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Tuesday 5 January 2016

Neolithic bluestone quarries -- why would anybody bother?

Yesterday I was wandering around in the Llanychaer - Dinas area, and I was struck (not for the first time) by the sheer abundance of large boulders of several rock types and of all shapes and sizes that are still littering the landscape. In some places this litter is present because beneath the turf there is a periglacial blockfield.  In other cases we are looking at the surface of a Devensian till spread, or even the remnants of morainic features.   Admittedly the area south of Dinas is a rather remote upland area that has been recently enclosed -- so not everything has been removed from the fields -- but even where enclosures date back to the 1700's or beyond, the boulder "litter" is still impressive.  The hedgerows and boundary walls are full of stones, and pillar-shaped stones are abundant.  Most of them are recumbent, but some have been erected as standing stones or used more recently as gateposts.

So why, in a landscape littered with thousands of potential monoliths or orthostats, would anybody (in the Neolithic or at any other time) want to go to difficult locations like Carn Meini, Carn Goedog or Rhosyfelin, and wedge and lever large stones out of a rock face just in order to take them away and use them somewhere else in stone settings?  You might argue that the stones from those places were somehow superior in shape, or size, or colour, or texture, to stones from other places -- but that does not stack up.  As I have repeatedly said on this blog, there is no record anywhere of stones from specific locations being preferentially used in Pembrokeshire or anywhere else, or even targetted as quarries because of their "pillar shape".  OK -- so maybe the "quarry sites" themselves were deemed sacred by the local Neolithic tribesmen?  That doesn't stack up either -- as many observers have noted (Burl, Figgis and Burrow included) the Neolithic "monument builders" everywhere in Wales simply used what was at hand for the building of their cromlechs and other monuments.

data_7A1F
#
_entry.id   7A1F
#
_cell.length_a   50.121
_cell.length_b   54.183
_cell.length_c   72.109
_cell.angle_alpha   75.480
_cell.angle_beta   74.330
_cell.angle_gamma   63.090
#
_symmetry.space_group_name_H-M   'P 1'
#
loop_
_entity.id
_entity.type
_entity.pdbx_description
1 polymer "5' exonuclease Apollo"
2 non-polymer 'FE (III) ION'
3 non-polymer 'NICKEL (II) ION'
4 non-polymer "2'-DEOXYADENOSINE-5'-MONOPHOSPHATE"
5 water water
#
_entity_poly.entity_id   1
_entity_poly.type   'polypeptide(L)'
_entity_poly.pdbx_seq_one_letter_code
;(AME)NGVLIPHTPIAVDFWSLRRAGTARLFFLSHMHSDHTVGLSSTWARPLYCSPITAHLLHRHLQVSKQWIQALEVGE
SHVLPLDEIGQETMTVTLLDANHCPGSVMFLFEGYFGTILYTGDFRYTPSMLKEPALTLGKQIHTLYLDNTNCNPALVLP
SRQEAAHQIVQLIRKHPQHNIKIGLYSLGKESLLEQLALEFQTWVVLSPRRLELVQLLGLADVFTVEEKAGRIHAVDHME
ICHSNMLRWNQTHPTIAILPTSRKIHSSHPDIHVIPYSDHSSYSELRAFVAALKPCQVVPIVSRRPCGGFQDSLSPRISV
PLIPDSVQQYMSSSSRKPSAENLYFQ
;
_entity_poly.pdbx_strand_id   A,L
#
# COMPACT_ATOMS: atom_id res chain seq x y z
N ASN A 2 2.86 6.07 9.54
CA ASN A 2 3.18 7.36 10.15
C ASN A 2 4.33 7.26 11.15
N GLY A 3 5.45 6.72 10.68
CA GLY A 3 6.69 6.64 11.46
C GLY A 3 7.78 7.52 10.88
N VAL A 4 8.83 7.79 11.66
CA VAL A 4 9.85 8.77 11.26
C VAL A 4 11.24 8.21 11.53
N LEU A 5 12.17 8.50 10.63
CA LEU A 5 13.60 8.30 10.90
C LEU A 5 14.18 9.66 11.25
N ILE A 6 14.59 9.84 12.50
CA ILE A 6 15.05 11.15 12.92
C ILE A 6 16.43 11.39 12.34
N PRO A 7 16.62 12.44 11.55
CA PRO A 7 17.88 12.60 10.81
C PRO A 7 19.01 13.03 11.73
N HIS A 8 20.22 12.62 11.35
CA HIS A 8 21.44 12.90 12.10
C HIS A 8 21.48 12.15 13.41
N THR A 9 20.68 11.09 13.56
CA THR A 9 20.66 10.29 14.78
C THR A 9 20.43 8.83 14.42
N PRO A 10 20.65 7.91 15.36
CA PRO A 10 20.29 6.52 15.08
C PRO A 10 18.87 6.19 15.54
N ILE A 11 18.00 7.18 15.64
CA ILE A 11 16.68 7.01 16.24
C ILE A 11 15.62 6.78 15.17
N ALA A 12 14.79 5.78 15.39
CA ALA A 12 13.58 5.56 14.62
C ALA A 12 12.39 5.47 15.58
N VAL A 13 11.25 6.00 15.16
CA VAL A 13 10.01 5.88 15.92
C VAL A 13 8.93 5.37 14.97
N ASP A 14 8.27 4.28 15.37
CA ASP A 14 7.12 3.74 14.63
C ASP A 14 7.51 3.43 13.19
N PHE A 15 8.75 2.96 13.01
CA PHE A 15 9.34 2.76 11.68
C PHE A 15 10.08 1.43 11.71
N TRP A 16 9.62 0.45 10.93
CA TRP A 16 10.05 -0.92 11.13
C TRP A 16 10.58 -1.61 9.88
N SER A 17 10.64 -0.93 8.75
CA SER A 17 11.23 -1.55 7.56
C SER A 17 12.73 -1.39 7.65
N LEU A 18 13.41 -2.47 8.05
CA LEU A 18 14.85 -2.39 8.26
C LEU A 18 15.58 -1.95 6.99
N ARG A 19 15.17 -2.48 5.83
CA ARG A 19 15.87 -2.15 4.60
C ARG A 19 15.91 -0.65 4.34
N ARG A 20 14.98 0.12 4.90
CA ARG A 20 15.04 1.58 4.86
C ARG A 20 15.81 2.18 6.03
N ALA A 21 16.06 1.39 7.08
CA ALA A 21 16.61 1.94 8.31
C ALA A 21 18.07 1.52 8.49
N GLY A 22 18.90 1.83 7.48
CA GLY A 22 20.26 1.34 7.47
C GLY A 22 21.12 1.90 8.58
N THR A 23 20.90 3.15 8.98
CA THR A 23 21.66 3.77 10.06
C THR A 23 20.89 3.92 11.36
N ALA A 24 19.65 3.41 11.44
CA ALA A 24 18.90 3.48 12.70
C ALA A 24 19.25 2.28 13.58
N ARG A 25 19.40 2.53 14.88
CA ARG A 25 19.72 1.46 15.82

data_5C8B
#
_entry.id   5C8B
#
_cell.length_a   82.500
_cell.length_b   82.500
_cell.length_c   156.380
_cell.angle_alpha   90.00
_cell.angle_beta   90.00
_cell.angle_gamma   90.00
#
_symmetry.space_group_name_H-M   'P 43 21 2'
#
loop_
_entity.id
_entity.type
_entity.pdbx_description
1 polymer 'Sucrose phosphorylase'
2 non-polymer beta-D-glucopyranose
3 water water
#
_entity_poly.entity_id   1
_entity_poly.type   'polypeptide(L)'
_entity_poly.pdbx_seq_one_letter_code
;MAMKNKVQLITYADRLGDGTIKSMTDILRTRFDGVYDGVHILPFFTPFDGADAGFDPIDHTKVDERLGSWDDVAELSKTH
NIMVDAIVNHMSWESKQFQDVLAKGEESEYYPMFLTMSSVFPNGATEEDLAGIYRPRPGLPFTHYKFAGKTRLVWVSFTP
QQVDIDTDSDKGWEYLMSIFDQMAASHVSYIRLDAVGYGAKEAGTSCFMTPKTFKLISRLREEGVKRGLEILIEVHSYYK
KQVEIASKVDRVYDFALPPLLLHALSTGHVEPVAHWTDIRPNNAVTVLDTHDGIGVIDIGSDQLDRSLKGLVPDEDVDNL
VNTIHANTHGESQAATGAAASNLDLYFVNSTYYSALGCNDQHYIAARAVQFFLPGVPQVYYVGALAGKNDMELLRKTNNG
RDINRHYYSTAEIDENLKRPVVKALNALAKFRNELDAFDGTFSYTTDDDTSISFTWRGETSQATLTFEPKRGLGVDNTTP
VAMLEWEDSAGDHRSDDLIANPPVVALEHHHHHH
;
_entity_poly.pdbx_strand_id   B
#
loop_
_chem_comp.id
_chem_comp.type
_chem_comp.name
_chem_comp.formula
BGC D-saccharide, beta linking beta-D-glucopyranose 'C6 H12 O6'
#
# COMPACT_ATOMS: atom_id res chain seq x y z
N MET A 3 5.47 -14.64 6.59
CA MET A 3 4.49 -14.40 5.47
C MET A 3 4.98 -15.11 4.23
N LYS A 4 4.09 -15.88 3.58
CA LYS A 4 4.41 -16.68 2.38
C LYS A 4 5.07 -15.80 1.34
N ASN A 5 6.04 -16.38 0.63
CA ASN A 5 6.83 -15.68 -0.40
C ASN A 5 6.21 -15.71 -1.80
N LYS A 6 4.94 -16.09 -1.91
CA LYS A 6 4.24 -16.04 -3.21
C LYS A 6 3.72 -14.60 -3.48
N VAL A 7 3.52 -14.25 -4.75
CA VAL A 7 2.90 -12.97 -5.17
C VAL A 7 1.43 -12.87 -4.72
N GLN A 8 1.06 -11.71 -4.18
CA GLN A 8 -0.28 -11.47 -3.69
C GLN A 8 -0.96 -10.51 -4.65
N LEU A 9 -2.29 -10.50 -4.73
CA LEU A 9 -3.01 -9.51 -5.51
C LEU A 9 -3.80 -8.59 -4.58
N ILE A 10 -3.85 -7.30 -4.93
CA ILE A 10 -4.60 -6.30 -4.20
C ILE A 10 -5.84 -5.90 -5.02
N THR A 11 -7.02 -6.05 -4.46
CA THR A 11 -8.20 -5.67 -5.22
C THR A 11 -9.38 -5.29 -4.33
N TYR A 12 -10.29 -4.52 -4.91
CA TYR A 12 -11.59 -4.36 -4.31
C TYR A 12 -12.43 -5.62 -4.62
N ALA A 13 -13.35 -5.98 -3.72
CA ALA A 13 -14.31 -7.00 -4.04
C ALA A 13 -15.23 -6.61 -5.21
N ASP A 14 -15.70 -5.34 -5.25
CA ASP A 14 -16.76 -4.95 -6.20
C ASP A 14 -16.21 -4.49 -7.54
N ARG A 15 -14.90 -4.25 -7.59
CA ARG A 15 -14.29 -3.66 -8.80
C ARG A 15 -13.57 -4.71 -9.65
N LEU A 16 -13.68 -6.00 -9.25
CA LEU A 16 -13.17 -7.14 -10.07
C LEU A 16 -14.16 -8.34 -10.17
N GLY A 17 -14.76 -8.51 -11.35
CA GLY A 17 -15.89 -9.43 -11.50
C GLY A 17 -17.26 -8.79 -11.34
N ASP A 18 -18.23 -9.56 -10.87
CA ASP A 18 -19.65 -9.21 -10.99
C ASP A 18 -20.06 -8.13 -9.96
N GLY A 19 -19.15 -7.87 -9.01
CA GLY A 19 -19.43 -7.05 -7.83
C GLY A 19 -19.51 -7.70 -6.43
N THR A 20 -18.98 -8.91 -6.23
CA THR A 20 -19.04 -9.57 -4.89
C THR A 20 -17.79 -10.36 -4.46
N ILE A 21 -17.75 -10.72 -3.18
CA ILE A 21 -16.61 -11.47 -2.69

In other words, quarrying in difficult places would have been a complete waste of time and effort, and in any case there is no evidence at all that it actually happened.  When our Neolithic ancestors needed stones, they simply picked them up from wherever it was convenient, within a landscape littered with big elongated stones. Economy of effort.  End of story.

The photos (from top to bottom):  Brynberian Moor; hillside above Newport; Carningli Common to the west of the crags; around Garn Turne; near Carn Edward.


TonyH said...

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CysgodyCastell said...

You make a good point. North Pembrokeshire is awash with a surplus of rocks

The 'river of stone' at the foot of Carn Meini has intrigued me, I have presumed it is just an accumulation of stones and rocks that have fallen from the outcrops above and over the millennia have formed this feature. Having the burial cairn at its head adds to the intrigue.

BRIAN JOHN said...

I have considered this "stone river" before. There is no reason to think there has been any human involvement in its creation. In my view it is simply a stream course, in which water flowing in the bottom of the valley has washed away finer materials, leaving the larger boulders and stones behind -- and because they are so "prominent" they have attracted attention -- some of it rather fanciful.